Romney clarifies stance on FEMA
Mitt Romney's campaign moved to reassure voters Wednesday that his administration wouldn't leave disaster victims in the lurch, despite his previous lack of enthusiasm for a federal role in disaster relief.
The Associated Press
WASHINGTON — In the wake of Hurricane Sandy, Republican presidential candidate Mitt Romney is far more supportive of the government agency in charge of coordinating disaster relief.
As he battled for the Republican nomination, he seemed to downplay the federal government's role in disaster response. "Every time you have an occasion to take something from the federal government and send it back to the states, that's the right direction," Romney said at a debate in June.
Asked by moderator John King of CNN whether that would include disaster relief, Romney said: "We cannot afford to do those things without jeopardizing the future for our kids. It is simply immoral, in my view, for us to continue to rack up larger and larger debts and pass them on to our kids."
A week before Election Day, after a massive disaster, Romney's campaign is reassuring voters his administration wouldn't leave victims in the lurch. With President Obama involved in getting federal funds to those in trouble, the Romney campaign moved to reassure the public it supports a strong program of storm relief.
"I believe that FEMA (Federal Emergency Management Agency) plays a key role in working with states and localities to prepare for and respond to natural disasters," Romney said Wednesday. "As president, I will ensure FEMA has the funding it needs to fulfill its mission ... ."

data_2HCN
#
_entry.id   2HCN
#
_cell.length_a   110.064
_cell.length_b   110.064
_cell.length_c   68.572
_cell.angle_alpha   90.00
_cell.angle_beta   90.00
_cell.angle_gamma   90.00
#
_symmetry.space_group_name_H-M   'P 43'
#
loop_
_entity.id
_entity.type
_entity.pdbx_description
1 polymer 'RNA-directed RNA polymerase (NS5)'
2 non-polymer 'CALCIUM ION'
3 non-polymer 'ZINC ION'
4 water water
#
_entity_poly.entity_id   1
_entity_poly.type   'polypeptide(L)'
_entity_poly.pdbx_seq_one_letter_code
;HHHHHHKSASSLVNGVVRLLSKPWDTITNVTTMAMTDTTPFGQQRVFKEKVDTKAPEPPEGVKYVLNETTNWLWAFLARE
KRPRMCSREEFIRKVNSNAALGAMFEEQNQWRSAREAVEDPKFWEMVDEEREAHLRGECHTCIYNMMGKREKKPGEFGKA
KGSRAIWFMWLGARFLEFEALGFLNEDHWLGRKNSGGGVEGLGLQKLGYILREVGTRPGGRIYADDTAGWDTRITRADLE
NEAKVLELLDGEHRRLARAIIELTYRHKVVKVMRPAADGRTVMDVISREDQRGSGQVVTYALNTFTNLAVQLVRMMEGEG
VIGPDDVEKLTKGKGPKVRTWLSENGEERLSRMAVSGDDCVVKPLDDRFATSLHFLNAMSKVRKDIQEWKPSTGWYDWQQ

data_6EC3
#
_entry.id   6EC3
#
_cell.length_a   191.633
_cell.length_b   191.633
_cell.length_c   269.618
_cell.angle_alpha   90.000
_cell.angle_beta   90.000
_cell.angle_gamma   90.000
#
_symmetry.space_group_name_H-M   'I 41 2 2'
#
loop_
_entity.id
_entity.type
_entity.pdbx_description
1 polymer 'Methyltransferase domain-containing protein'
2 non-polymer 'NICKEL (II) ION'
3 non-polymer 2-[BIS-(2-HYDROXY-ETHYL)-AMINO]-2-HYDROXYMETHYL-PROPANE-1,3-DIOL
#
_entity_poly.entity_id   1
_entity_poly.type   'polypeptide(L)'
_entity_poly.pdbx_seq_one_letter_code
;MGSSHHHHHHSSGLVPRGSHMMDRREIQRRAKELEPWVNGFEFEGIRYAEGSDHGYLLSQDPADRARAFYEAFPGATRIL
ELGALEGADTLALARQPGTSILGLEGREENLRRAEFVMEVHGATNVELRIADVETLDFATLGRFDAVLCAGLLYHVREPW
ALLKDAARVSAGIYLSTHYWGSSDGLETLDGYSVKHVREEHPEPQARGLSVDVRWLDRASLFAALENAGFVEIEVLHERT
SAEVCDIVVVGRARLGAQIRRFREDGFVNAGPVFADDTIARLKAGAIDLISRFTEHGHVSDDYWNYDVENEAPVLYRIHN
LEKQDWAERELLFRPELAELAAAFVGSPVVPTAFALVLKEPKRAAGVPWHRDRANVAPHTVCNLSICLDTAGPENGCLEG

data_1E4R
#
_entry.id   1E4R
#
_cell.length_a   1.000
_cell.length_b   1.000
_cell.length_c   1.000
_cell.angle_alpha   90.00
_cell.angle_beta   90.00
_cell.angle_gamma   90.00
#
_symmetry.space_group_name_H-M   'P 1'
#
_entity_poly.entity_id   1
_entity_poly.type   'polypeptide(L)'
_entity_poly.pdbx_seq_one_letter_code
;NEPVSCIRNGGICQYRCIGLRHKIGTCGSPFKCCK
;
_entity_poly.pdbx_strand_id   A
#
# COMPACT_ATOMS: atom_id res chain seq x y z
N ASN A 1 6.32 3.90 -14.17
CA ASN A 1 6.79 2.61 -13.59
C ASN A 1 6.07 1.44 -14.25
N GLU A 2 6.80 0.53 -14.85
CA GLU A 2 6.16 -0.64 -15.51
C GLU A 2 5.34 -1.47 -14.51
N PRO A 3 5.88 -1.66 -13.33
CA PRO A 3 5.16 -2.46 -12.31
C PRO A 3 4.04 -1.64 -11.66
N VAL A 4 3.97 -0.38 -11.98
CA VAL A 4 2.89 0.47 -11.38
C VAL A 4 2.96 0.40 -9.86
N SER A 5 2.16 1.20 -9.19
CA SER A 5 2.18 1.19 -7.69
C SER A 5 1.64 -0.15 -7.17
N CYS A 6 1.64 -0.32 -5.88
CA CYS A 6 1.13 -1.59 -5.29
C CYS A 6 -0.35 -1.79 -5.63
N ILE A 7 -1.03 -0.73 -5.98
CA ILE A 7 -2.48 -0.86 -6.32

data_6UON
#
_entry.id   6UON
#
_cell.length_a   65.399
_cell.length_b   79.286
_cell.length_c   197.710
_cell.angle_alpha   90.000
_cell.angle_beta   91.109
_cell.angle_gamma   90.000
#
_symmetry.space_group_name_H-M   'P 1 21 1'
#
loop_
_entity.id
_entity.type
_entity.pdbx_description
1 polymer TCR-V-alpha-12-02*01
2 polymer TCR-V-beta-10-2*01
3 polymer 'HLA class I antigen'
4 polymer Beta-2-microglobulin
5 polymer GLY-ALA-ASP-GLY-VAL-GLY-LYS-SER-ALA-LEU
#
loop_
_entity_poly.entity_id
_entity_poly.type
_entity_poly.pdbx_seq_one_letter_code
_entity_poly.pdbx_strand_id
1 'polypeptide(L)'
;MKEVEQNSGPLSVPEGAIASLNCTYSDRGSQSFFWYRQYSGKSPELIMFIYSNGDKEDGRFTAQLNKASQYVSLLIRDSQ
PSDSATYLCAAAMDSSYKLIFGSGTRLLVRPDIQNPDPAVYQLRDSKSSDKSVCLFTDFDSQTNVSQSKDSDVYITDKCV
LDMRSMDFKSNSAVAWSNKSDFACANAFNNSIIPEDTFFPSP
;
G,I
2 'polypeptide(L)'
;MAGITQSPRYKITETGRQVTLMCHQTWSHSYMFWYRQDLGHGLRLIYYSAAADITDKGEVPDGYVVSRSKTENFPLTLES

What the campaign wouldn't do is say whether a President Romney would insist that help for disaster victims be funded by cutting other programs in the federal budget, as many conservative Republicans insist.
Running mate Paul Ryan endorses cutting other spending to pay for disasters.
Campaign spending: Spending by outside groups in the final weeks of the campaign will drive total spending on federal elections this cycle to a record $6 billion, according to an analysis by the nonpartisan research group Center for Responsive Politics. That tops the record set in 2008 by $700 million. Overall, spending on this year's presidential campaign is expected to be $2.6 billion, down slightly from $2.8 billion in 2008, when both parties had contested primaries.
Sermon ordered: Peoria, Ill., Bishop Daniel Jenky ordered priests to read a letter to Roman Catholic parishioners at weekend Masses, explaining that politicians who support abortion rights also reject Jesus. In the letter, Jenky refers to the birth-control mandate in the health-care law and says politicians and supporters "who callously enable the destruction of innocent human life in the womb ... (also) are objectively guilty of grave sin."
Material from the Chicago Tribune is included in this report.